This article was written by Guest Blogger, Kara Frazier.
I’ve been a Program Manager for a small non-profit membership organization in Washington, DC for the past two years, and my main responsibilities involve organizing the operations and logistics of our annual events. While my lifelong dream was not to organize and plan large-scale events, I’ve planned six 500+ attendee events in the last two years, with 3 more on the way in the next six months. Through all of this, I’ve learned that the most important thing is to set a strong organizational foundation at the beginning, which leads to effective planning and an ultimately successful event. Here’s how:
- Create a Timeline with Deadlines
Once the dates and venues are set, write down everything that has to happen between now and the day of the event. Once you get it all down, categorize it all in a way that makes sense to you. Mine are usually grouped by aspect of the event (venue, vendors, program, etc.) and then chronologically within each grouping. Then make sure that everything has a deadline. Even if you’re not sure yet about some of the dates, just get them down. You can always change them later. Share this timeline with anyone who is going to be helping plan the event, so that they know the plan, but also so that they can help keep you accountable.
- Set Up an Organizational System that Works for You
After you’ve set your timeline, make a decision about how you’re going to keep yourself organized through this process. For me, this has two components: a set of file folders in my email inbox dedicated to the event, and a binder with dividers for all event-related information. I probably get a couple thousand emails for each event I plan, so keeping them organized is essential. The binder becomes my constant companion as the planning progresses. I’m a bit old-fashioned in that I still print out quite a bit of information for my events, but I can’t tell you how many times I’ve had something on hand that I couldn’t pull up in an email. Definitely do what works best for you, but make sure that you’re organized from the start.
- Document your Progress
Back in my intern days, I started keeping a log of the tasks I completed on a daily basis. I’ve carried this habit into event planning, and it’s extremely valuable. Not only does it show you that you’re making progress, but also provides a written record to refer back to. What’s more, it naturally lends itself to filling in your daily to-do list. This is especially helpful when you’re dealing with difficult vendors. In the past, I’ve just kept a spiral notebook with a page for each day that has my log and daily to-do list on it. For my last event, I used an online program called Trello for this purpose, and it worked extremely well.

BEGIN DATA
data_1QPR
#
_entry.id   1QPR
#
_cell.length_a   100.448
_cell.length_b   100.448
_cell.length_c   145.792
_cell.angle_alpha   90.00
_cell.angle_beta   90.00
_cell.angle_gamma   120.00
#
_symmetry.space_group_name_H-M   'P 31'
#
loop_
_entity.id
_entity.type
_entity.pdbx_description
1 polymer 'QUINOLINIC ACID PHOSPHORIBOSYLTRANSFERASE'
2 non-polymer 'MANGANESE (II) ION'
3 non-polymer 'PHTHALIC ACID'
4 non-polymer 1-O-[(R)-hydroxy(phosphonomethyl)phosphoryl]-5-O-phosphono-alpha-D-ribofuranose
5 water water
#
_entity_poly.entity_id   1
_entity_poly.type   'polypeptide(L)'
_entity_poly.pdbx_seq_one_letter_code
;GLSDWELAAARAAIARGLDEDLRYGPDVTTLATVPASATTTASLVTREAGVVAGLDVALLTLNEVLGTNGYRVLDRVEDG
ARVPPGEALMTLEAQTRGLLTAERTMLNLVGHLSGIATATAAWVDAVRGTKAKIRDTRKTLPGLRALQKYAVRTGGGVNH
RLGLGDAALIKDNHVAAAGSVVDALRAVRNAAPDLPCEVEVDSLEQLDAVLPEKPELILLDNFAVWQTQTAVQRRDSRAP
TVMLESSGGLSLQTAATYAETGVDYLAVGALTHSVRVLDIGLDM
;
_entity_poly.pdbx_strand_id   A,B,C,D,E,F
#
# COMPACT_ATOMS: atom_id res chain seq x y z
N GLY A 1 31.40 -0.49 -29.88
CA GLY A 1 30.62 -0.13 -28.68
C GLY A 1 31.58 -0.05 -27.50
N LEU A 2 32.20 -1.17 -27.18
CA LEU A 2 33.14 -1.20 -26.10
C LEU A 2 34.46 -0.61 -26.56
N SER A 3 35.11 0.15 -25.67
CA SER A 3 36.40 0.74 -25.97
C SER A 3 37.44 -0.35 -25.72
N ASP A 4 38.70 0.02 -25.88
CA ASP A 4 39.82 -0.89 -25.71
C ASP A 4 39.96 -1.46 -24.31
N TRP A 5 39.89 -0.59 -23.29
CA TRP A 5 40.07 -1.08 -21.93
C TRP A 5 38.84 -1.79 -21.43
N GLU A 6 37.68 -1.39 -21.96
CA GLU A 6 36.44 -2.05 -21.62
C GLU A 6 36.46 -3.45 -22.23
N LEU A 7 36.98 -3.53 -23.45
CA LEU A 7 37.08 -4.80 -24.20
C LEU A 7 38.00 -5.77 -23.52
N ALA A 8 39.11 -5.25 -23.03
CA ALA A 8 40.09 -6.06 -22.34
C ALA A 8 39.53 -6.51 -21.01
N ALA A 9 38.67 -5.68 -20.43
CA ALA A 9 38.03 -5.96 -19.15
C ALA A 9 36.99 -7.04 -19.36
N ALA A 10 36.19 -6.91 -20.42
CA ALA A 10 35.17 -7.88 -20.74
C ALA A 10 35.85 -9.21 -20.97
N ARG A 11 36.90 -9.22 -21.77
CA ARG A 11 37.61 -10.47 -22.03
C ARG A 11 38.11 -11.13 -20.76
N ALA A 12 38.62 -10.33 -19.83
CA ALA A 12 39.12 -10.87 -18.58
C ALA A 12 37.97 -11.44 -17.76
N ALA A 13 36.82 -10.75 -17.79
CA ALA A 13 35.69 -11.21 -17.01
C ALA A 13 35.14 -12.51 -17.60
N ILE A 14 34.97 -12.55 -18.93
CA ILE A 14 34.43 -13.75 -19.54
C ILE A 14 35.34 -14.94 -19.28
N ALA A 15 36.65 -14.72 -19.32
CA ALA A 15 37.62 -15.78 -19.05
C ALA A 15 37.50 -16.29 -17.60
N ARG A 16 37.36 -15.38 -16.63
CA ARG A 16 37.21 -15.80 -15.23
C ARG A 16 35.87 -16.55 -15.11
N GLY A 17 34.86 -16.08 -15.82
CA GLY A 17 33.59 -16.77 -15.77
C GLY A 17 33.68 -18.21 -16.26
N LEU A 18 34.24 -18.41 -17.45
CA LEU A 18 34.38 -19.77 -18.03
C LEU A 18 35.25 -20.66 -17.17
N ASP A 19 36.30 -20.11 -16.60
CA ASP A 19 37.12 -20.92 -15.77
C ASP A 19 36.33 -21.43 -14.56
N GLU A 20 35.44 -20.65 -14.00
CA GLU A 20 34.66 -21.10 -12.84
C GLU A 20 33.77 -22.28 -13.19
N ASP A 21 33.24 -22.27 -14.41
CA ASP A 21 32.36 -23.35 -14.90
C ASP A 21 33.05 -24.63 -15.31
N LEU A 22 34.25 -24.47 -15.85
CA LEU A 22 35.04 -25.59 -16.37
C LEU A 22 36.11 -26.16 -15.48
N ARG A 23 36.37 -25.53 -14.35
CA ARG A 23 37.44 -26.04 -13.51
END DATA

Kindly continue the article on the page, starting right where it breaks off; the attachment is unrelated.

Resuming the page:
One of the hardest things I’ve had to come to terms with as an event organizer is that I can’t do it alone. I used to be one of those “if you want it done right, you have to do it yourself” people, so I would take on the bulk of the event preparations, and drive myself crazy trying to get it all done. As an event manager, I’ve had to learn to assemble a capable team and delegate. While it’s hard to let go of some aspects of the planning, it’s in everyone’s best interests. You finally get to breath again, and you’re empowering others to show what they can do.
- Be Ready for Anything and Everything
The final tip is to be ready for anything and everything. No matter how well you plan and prepare, things will come up at the last minute that you weren’t expecting. However, the true measure of a great event manager is how you handle these situations. Think quickly on your feet, and always appear calm and composed to your team members and guests alike. You’re in charge for a reason. And since you were organized through the whole process, you’re better equipped to handle anything that comes your way.
ABOUT THE AUTHOR
Kara is a Program Manager at a small non-profit membership organization for international development companies based in Washington, DC. After attending American University (also in Washington, DC), Kara searched for a position that would combine her interests in international development and non-profits with her organizational skills and management capabilities. Since finding that perfect match job, Kara has applied her interests and skills by planning and managing six 500+ attendee events, in addition to countless other small-scale events and meetings. In the future, Kara plans to pursue a graduate degree focused on non-profit management and organization. When she’s not planning or managing an event, you can find Kara searching for exciting new food spots, shopping, or escaping the DC grind with a good book.